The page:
Tag Archives: Kentucky

Researchers to study University of Kentucky’s use of locally-produced food

Source: Linda B. Blackford, Lexington Herald-Leader, October 19, 2015

University of Kentucky researchers will study UK’s local food purchases more carefully in order to increase how much is bought from Kentucky farms. … In August, UK revealed that half of the local food purchases made by its dining partner, Aramark, were for soda and ice. … In the local column, Aramark reported spending $1 million for Coca-Cola beverages, $45,000 for ice from Home City Ice, $39,000 for Pepsi products and $5,000 for drinks from Ale-8-One, which in based in Winchester. UK officials said they had always considered soda to be local because Coke and Pepsi have bottling plants in Lexington.


UK Student Group Remains Opposed To Privatized Dining Plan
Source: Alan Lytle, WUKY, May 12, 2014

Members of a UK student group say they remain opposed to the university’s decision to privatize on-campus dining services. Brock Meade, a spokesman with UK Students United Against Sweatshops, says it would be a mistake for school administrators to sign a contract with Aramark Corporation. “Aramark has a really poor track record of operation in prisons and schools and we think that here at the University of Kentucky we operate our dining services best and we don’t see why we can’t pursue other financial alternatives to keep dining services in house and public,” Meade told WUKY…..

UK to Begin Dining Contract Talks With Aramark
Source: Food Management, May 12, 2014

Announcement follows more than a year of assessments on campus dining service options. University of Kentucky President Eli Capilouto has announced that dining service contract negotiations with Aramark would begin immediately, with the goal of executing a contract this summer. …
Continue reading

Inmate articulates concerns about conditions at Michigan Prison

Source: Elizabeth Hewitt, vtdigger.com, August 2, 2015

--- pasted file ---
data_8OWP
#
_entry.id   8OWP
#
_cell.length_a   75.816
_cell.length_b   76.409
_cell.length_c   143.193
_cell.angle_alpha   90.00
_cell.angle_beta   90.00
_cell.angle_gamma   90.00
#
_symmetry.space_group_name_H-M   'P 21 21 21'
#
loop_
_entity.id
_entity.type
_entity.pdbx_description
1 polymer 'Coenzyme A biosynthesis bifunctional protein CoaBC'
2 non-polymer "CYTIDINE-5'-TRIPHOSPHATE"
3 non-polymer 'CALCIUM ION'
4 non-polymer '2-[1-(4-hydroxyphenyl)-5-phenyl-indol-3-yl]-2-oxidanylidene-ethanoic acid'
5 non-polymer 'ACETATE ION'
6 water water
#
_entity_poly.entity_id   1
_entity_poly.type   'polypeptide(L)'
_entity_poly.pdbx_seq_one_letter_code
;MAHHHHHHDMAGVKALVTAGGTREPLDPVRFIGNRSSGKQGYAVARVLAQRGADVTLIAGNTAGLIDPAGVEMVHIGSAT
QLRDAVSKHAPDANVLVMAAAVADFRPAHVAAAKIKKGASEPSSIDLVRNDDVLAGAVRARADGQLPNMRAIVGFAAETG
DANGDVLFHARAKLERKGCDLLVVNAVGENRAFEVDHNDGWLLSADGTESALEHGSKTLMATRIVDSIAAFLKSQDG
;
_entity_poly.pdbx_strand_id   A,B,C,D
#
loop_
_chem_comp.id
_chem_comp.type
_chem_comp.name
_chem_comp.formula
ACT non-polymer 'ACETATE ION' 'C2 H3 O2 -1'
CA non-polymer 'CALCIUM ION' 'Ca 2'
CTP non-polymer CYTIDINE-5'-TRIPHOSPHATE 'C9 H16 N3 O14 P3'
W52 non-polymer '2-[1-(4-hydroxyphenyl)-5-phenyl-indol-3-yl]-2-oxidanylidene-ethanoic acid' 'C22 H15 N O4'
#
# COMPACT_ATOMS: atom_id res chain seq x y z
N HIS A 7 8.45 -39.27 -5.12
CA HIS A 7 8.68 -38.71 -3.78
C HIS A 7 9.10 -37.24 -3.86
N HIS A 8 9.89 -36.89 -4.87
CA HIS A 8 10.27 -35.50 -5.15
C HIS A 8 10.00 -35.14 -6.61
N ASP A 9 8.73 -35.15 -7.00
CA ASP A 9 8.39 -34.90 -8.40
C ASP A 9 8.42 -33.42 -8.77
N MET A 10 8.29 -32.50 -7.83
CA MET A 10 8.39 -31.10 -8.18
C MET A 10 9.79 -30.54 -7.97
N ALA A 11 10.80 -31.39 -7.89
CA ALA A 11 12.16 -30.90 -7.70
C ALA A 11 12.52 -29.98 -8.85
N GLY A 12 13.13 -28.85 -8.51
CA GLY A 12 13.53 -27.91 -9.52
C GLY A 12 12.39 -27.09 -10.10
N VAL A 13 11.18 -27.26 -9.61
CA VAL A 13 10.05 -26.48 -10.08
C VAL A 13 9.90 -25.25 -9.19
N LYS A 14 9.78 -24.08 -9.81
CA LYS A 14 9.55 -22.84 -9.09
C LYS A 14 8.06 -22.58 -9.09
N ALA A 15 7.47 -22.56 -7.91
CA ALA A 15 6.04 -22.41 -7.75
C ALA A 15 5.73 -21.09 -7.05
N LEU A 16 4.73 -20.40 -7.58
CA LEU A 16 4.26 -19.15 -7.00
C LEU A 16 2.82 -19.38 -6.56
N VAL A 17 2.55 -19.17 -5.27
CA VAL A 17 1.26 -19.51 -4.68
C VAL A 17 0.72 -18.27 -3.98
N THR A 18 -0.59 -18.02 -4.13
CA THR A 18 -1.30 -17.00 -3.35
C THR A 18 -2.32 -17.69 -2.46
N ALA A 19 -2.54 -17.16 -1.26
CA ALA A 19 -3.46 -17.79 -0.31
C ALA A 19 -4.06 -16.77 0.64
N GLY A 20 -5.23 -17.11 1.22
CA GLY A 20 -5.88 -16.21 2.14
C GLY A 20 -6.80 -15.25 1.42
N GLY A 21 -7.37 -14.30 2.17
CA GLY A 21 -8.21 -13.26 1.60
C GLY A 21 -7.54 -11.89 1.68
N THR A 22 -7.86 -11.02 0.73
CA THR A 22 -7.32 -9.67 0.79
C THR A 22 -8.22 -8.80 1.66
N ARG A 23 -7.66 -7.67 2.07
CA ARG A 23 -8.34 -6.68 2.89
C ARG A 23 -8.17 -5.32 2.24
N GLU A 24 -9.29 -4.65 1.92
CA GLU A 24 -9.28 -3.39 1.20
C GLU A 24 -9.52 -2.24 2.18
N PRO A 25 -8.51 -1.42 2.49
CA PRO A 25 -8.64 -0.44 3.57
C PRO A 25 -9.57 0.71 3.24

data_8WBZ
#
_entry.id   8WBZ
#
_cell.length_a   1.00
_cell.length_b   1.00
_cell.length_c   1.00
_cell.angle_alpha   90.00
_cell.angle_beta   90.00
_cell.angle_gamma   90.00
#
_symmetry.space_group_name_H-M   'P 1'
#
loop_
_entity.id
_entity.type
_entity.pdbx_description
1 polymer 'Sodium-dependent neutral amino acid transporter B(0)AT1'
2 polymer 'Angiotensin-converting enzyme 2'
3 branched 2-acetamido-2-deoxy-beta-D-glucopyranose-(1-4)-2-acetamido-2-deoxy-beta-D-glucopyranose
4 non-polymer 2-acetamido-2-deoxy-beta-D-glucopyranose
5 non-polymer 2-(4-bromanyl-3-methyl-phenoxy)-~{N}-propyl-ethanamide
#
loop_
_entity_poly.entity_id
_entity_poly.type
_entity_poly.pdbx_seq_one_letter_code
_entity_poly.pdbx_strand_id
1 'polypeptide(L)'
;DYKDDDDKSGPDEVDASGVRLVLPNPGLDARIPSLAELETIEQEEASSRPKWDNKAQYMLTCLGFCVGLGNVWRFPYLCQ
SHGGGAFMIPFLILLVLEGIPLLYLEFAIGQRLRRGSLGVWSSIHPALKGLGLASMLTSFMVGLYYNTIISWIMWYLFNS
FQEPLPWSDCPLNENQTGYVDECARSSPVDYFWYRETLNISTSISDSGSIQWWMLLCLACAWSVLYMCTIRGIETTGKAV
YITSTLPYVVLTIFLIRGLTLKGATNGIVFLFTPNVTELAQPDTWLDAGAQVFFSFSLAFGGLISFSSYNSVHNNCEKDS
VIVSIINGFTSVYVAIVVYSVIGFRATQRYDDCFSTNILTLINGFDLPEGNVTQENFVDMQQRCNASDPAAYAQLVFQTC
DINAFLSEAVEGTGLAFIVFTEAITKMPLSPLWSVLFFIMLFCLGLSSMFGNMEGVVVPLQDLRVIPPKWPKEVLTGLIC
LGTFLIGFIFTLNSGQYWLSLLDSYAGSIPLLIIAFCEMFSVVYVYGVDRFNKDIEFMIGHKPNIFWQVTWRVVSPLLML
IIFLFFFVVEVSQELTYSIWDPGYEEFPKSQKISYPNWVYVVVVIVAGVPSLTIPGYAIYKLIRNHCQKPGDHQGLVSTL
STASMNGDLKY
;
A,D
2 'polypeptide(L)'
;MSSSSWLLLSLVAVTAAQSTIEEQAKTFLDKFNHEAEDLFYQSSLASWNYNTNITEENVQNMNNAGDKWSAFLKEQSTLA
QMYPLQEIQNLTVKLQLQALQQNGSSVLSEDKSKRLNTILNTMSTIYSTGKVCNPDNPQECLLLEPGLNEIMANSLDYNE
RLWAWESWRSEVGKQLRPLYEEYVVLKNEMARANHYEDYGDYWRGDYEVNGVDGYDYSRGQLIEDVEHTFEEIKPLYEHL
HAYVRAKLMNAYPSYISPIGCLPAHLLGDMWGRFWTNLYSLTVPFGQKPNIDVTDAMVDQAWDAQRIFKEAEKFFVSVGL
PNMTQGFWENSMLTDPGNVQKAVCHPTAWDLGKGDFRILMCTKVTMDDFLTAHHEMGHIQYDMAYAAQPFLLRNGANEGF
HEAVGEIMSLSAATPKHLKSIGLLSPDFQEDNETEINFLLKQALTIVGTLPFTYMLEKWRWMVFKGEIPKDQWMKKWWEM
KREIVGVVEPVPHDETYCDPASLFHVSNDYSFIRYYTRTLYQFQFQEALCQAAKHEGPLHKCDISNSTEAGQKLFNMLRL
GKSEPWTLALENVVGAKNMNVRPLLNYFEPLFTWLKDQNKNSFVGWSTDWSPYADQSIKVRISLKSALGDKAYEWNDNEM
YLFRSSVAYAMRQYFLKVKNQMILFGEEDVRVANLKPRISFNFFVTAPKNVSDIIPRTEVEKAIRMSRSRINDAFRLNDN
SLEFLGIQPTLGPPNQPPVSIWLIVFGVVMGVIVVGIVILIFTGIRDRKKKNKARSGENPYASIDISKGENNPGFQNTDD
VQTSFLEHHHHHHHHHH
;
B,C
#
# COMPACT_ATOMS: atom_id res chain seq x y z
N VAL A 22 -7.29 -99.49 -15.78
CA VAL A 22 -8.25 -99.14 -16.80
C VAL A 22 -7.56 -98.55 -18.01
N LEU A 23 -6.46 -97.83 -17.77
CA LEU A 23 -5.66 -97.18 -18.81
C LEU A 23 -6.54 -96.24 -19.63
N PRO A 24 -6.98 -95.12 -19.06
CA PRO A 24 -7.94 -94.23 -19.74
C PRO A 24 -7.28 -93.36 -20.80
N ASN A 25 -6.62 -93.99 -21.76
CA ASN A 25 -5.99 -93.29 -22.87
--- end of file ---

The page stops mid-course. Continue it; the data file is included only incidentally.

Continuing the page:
One month after Vermont inmates arrived at a privately run prison facility in northern Michigan, an inmate is voicing concerns about the conditions there. … The state recently terminated a contract with the Corrections Corporation of America, and began using a new for-profit prison company, the GEO Group Inc., based in Michigan. Last month, 280 Vermont prisoners were transferred by air from two facilities in Kentucky and Arizona to a single correctional facility in Baldwin, Michigan. … Bryer writes that there was no process for sick calls when inmates first arrived, and that medical services are not available at all on weekends and holidays. There are no windows in the building, and inmates get one hour of outdoor recreation a day, Bryer says. Some items in the commissary cost double what they did at the CCA facility in Kentucky, according to Bryer, and he says there are no curtains for the showers….


Editorial: Profiting from prisons
Source: Toledo Blade, June 11, 2015

Nobody doubts that Michigan needs more jobs. But setting up a privatized penal colony for some of the nation’s most dangerous inmates is not the way to treat them. In a fit of bad judgment, Michigan lawmakers narrowly passed a bill last month that would allow GEO, a multinational private correctional services provider, to bring some of the most dangerous offenders from Vermont and Washington state and house them in the former “punk prison” in Baldwin. The prison is in northern Michigan’s rural Lake County, one of the state’s poorest. … Michigan Gov. Rick Snyder reportedly has not yet decided whether to sign this bill. He should instead strike a blow for common sense and decency and veto it, without further delay.